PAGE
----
I have to admit, I love jumping into debates about which musical gear is the best. It reminds me of when I was finishing college and kept asking people which music city was better: New York or Los Angeles.
Obviously, I always got mixed answers, and everyone had a pretty solid case for their choice. I think the same thing goes for today’s DAWs.
Most of these programs, which are popular today, have been around since the ‘90s, except for Ableton Live, which started up around 2001. Since then, it has only become more popular and given the big boys, Protools and Logic, a run for their money.
I might even go so far as to say that right now it might be ahead of them, maybe. But again, everyone has different needs, and that’s what makes music production so interesting. Personally, I use both of these every day, so maybe I can shed some light on how they’re different and why I would choose one over the other.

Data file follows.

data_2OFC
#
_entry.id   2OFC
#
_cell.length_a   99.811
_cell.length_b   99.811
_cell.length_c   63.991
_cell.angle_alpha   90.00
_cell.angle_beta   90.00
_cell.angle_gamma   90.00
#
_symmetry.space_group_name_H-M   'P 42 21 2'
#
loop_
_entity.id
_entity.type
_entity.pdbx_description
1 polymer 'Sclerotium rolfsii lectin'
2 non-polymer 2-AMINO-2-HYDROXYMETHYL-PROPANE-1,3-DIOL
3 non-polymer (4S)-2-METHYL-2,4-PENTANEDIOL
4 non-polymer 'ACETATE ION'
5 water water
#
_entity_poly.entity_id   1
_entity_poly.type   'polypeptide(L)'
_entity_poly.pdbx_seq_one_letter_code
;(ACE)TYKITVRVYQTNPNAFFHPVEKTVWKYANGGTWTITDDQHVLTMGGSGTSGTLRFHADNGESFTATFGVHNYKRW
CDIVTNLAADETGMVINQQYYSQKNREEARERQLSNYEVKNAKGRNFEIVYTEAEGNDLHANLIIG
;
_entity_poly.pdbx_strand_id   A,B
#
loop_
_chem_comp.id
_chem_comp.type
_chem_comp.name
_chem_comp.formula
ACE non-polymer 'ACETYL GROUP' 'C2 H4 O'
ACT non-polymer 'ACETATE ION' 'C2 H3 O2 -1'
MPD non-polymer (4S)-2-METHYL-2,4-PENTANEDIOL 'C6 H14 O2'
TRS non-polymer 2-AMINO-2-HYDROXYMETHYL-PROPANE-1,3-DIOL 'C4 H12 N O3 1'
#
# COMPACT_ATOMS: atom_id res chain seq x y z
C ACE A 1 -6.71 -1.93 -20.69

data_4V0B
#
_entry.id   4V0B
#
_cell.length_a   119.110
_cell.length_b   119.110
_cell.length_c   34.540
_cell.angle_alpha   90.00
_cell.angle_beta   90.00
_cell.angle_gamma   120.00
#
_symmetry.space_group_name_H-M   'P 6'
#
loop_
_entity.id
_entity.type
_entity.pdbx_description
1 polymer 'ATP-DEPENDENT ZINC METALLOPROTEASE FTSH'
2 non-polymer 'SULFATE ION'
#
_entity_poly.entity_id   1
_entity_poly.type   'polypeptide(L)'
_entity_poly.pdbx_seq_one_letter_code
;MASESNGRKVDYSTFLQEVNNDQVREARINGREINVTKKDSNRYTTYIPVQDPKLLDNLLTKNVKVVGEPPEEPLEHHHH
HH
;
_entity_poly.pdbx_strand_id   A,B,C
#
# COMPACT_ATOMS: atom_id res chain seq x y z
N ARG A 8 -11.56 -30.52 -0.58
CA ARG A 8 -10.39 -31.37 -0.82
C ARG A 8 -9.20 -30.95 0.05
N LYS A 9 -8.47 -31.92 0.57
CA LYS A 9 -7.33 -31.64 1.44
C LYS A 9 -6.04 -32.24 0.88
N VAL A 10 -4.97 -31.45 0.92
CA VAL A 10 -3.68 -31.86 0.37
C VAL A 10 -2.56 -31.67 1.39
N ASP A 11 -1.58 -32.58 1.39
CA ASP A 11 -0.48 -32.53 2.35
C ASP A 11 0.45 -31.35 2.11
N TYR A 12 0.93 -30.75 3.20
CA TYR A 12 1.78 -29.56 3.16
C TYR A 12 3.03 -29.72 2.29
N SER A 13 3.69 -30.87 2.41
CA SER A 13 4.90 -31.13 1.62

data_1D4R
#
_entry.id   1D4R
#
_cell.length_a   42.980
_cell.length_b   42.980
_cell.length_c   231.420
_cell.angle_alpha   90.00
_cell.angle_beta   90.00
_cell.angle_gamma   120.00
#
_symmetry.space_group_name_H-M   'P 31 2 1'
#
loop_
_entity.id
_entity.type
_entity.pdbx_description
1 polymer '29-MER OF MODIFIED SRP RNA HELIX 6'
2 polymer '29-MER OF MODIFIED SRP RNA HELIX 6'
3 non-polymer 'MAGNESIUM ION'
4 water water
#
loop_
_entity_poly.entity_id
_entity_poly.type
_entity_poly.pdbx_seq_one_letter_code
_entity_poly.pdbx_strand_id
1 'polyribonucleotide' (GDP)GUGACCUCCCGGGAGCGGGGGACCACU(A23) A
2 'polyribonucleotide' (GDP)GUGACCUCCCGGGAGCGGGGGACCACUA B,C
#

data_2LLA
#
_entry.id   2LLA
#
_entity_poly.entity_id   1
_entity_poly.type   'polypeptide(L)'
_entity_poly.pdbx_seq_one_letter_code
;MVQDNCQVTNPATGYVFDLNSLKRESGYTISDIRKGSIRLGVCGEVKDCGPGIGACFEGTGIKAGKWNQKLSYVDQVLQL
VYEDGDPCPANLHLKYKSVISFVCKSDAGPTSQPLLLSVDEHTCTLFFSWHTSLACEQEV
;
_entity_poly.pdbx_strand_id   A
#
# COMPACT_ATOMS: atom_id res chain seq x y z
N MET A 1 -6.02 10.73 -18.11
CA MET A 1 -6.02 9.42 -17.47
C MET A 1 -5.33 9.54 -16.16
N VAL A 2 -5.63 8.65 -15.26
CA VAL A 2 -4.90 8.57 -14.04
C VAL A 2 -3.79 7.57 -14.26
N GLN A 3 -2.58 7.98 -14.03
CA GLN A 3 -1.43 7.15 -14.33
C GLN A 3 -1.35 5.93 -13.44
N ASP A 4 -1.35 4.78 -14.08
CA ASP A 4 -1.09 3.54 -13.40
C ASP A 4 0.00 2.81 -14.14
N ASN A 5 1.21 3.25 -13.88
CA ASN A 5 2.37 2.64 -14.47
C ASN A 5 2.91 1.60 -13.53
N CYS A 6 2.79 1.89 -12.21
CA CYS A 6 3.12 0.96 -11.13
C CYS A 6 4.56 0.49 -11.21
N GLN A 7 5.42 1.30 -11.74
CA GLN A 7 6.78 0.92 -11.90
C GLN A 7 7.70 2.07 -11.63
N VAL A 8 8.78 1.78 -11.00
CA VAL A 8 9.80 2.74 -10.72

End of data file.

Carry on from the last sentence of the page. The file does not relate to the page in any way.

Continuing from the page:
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Avid Pro Tools is still the go-to mixing software in the industry. It has a simple mixing engine, excellent sound quality, and is very easy to use. Basically, it was the first professional recording software that had a dedicated interface and high-quality A/D converters, and it has only gotten better since then.
One thing that makes Pro Tools so easy to work with is its HD system. It takes the processing load off your CPU, which means you can mix with more plug-ins and tracks. Even if you opt for a more basic version to save money, it’s incredibly smooth to edit and use.
Now, I am not saying Pro Tools is perfect, but it is still very reliable. The mixing engine, the master bus, the interface, and the ability to use an HDX system with hundreds of tracks and plug-ins without overtaxing your CPU are all great features.